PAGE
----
Global Climate Change Alliance: Pacific Small Island States Case Study: Best practice coastal protection in Tonga

Global Climate Change Alliance: Pacific Small Island States Case Study: Best practice coastal protection in Tonga

This case study is one of three produced as part of the Global Climate Change Alliance: Pacific Small Island States post-project evaluation. The Global Climate Change Alliance: Pacific Small Island States (GCCA: PSIS) Project is a European Union (EU) funded initiative to assist nine smaller Pacific Island states (Cook Islands, Federated States of Micronesia, Kiribati, Marshall Islands, Nauru, Niue, Palau, Tonga and Tuvalu ) to adapt to climate change. The project was implemented by the Pacific Community (SPC), with an implementation period from July 2011 through to November 2016 . The overall objective of the project was to support the governments of nine small island states of the Pacific in their efforts to tackle the adverse effects of climate change. The GCCA: PSIS project consisted of on-ground climate change adaptation activities in specific sectors – coastal protection, marine resources, health, agriculture, and freshwater; supported by mainstreaming of climate change into national and sectoral policies, plans, budgets and procedures. The project also provided technical assistance, capacity building and supported regional collaboration.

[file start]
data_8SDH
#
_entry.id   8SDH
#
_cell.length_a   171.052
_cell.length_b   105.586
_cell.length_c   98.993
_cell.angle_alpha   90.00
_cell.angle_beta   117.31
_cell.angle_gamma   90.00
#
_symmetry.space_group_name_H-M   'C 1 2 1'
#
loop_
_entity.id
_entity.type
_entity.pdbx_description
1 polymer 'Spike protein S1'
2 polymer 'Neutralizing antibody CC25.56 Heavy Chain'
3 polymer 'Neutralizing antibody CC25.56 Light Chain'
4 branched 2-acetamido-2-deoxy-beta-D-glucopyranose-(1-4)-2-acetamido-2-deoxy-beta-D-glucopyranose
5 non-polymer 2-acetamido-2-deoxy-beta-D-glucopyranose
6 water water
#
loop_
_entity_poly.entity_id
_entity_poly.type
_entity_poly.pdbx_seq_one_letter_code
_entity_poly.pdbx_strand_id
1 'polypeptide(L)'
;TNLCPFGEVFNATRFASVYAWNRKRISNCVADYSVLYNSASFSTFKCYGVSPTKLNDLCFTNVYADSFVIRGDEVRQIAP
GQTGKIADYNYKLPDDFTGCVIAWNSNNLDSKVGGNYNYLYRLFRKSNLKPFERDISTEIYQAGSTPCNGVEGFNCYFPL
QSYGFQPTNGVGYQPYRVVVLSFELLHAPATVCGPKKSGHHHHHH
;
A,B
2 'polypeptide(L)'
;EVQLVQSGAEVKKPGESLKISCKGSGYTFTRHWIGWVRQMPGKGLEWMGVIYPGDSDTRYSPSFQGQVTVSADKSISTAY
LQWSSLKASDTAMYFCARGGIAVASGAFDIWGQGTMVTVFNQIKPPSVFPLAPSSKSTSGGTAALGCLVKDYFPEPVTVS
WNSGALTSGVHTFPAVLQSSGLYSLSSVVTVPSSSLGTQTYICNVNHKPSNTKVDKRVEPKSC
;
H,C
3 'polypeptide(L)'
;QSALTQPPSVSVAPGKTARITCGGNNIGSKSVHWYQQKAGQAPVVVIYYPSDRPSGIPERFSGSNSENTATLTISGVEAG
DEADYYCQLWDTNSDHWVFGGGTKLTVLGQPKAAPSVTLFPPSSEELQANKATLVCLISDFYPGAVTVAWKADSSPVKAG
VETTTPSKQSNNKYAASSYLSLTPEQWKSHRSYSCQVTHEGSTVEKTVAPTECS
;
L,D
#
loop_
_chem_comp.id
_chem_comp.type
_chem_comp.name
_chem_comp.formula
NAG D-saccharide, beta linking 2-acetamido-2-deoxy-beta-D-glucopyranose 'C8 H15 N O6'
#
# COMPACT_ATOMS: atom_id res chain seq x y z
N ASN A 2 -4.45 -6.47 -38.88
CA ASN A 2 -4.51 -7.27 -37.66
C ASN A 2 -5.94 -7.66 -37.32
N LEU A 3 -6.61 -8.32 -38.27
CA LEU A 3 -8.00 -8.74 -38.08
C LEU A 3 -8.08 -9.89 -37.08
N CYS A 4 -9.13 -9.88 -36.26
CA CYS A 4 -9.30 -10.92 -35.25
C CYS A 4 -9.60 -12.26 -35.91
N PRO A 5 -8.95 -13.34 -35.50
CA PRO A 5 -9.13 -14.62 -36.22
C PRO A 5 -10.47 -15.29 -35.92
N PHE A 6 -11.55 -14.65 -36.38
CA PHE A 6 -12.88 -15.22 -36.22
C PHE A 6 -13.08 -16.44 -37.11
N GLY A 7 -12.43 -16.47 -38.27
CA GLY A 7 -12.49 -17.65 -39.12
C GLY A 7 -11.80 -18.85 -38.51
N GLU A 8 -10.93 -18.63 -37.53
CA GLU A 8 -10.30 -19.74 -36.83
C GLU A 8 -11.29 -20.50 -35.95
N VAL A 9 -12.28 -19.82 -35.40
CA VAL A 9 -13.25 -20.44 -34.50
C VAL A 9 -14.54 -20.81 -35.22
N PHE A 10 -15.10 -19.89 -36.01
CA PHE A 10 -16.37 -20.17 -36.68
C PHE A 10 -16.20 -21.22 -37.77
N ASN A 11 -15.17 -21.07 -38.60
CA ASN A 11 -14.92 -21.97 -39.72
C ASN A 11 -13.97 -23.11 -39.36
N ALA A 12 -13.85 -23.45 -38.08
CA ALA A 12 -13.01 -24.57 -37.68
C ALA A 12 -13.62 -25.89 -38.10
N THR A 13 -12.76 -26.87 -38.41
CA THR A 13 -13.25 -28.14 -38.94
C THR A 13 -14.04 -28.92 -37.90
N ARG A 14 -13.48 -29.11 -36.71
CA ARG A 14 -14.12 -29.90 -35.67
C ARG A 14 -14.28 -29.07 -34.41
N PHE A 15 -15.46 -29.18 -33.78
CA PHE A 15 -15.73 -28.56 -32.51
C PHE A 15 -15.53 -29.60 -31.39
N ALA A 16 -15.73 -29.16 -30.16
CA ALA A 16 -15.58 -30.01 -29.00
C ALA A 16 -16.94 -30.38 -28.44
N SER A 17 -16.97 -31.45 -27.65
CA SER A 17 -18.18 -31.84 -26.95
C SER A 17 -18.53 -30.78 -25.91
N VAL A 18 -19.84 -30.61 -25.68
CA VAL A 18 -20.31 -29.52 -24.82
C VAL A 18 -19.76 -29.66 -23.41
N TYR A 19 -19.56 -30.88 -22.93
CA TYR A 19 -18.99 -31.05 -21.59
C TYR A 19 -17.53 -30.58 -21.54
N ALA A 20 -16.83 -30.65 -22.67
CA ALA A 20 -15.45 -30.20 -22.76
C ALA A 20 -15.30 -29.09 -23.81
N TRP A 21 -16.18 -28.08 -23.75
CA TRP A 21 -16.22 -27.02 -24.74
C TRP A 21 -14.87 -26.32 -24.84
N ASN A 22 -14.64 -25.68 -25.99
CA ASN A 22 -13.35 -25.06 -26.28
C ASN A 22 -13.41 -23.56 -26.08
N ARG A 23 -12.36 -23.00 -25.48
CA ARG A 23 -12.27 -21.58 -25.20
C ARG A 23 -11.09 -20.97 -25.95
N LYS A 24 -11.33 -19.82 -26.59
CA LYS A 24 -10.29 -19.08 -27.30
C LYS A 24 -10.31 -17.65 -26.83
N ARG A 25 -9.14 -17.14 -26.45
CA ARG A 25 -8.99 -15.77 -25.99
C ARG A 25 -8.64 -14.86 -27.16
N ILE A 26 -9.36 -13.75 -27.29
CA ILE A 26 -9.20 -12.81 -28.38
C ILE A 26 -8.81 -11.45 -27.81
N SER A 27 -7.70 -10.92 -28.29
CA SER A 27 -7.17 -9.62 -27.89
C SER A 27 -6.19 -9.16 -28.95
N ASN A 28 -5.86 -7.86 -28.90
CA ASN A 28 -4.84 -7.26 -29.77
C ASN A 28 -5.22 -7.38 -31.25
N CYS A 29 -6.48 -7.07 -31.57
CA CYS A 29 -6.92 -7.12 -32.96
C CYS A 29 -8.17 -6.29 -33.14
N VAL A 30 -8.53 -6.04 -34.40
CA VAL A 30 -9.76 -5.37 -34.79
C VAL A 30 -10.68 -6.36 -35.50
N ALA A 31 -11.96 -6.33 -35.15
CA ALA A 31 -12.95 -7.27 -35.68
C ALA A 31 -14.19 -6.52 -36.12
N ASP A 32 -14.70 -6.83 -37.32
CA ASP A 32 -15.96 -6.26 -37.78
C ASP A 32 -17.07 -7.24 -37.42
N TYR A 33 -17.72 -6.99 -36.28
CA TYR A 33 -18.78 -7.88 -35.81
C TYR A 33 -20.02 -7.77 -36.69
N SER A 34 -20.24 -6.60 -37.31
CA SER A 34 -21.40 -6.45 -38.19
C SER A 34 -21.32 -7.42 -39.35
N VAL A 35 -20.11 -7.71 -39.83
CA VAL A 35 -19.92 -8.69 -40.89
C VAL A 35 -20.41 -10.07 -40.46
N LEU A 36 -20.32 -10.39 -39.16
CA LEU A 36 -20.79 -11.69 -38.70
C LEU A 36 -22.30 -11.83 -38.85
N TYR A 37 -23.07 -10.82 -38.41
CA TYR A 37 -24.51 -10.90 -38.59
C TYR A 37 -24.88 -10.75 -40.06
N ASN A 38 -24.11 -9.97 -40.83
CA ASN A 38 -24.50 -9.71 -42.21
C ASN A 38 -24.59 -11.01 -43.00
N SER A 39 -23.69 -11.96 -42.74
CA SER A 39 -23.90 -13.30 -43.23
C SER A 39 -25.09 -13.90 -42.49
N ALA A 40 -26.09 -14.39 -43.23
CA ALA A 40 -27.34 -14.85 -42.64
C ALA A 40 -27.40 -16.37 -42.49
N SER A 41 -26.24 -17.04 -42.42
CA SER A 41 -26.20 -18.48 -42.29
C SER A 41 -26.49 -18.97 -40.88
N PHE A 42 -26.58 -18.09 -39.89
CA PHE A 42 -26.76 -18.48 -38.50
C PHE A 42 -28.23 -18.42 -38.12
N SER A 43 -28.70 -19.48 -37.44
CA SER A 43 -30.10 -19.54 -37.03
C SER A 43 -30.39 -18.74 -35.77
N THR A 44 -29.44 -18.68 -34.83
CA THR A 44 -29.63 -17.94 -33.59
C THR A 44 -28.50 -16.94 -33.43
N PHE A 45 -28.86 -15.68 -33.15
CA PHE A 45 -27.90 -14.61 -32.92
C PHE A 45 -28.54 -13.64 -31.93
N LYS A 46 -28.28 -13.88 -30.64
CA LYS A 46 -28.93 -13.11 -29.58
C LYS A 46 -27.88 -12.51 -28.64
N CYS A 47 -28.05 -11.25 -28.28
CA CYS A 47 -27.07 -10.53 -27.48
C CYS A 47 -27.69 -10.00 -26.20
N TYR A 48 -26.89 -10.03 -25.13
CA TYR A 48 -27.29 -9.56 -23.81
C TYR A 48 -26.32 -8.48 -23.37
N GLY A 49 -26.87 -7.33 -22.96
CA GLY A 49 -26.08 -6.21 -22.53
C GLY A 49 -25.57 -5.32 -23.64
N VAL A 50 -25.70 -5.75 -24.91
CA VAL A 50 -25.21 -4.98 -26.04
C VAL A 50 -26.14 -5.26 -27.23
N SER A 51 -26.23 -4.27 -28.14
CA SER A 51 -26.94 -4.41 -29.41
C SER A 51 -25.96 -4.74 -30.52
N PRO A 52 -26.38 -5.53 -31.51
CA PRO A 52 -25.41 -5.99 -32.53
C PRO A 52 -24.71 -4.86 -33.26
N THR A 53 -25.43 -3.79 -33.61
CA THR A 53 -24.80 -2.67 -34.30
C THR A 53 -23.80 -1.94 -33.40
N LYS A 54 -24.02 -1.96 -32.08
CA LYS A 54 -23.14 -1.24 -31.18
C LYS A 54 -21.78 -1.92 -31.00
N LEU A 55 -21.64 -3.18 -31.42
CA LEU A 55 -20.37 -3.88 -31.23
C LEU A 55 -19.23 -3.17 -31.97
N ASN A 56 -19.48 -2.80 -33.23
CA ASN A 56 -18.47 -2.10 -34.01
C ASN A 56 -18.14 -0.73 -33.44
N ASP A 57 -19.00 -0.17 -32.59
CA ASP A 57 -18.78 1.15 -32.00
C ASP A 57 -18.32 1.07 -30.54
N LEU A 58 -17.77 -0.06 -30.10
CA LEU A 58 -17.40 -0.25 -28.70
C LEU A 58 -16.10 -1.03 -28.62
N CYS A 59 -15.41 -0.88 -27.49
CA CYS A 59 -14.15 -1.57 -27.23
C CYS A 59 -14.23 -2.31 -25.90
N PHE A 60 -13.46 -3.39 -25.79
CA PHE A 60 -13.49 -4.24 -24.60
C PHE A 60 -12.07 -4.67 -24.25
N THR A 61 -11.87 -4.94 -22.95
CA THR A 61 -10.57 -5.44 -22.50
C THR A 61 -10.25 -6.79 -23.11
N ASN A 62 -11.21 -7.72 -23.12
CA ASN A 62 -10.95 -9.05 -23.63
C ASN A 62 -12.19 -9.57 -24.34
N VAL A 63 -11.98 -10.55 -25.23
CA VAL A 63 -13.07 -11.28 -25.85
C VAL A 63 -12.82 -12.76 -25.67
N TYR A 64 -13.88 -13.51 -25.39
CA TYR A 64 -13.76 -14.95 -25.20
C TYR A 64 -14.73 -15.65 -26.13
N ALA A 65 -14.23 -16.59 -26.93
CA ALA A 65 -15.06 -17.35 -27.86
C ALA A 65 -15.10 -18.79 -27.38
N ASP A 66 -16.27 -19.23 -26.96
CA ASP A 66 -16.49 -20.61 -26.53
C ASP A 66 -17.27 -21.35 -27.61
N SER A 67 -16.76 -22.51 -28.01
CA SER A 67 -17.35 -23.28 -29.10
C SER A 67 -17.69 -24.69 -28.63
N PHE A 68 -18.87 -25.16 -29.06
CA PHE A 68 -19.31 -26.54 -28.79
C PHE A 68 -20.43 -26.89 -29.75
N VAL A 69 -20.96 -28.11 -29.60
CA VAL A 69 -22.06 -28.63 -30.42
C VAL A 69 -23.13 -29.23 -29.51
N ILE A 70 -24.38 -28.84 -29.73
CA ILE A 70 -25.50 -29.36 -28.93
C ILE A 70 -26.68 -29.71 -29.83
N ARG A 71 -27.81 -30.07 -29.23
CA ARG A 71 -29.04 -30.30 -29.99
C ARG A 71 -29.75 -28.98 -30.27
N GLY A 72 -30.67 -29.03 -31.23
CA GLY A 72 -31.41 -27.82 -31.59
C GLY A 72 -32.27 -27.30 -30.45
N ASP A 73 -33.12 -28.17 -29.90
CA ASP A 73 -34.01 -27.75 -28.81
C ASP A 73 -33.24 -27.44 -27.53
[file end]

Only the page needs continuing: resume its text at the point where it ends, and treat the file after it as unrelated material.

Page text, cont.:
The case study presented here captures key best practices found by the evaluation consultants during their field trip to Tonga. The SPC GCCA: PSIS project in Tongatapu successfully implemented two new coastal protection measures. Whilst the long term impact of these measures is still unknown, the processes the project followed to design, implement and monitor the project can be considered best practices that should be replicated in future coastal protection projects.

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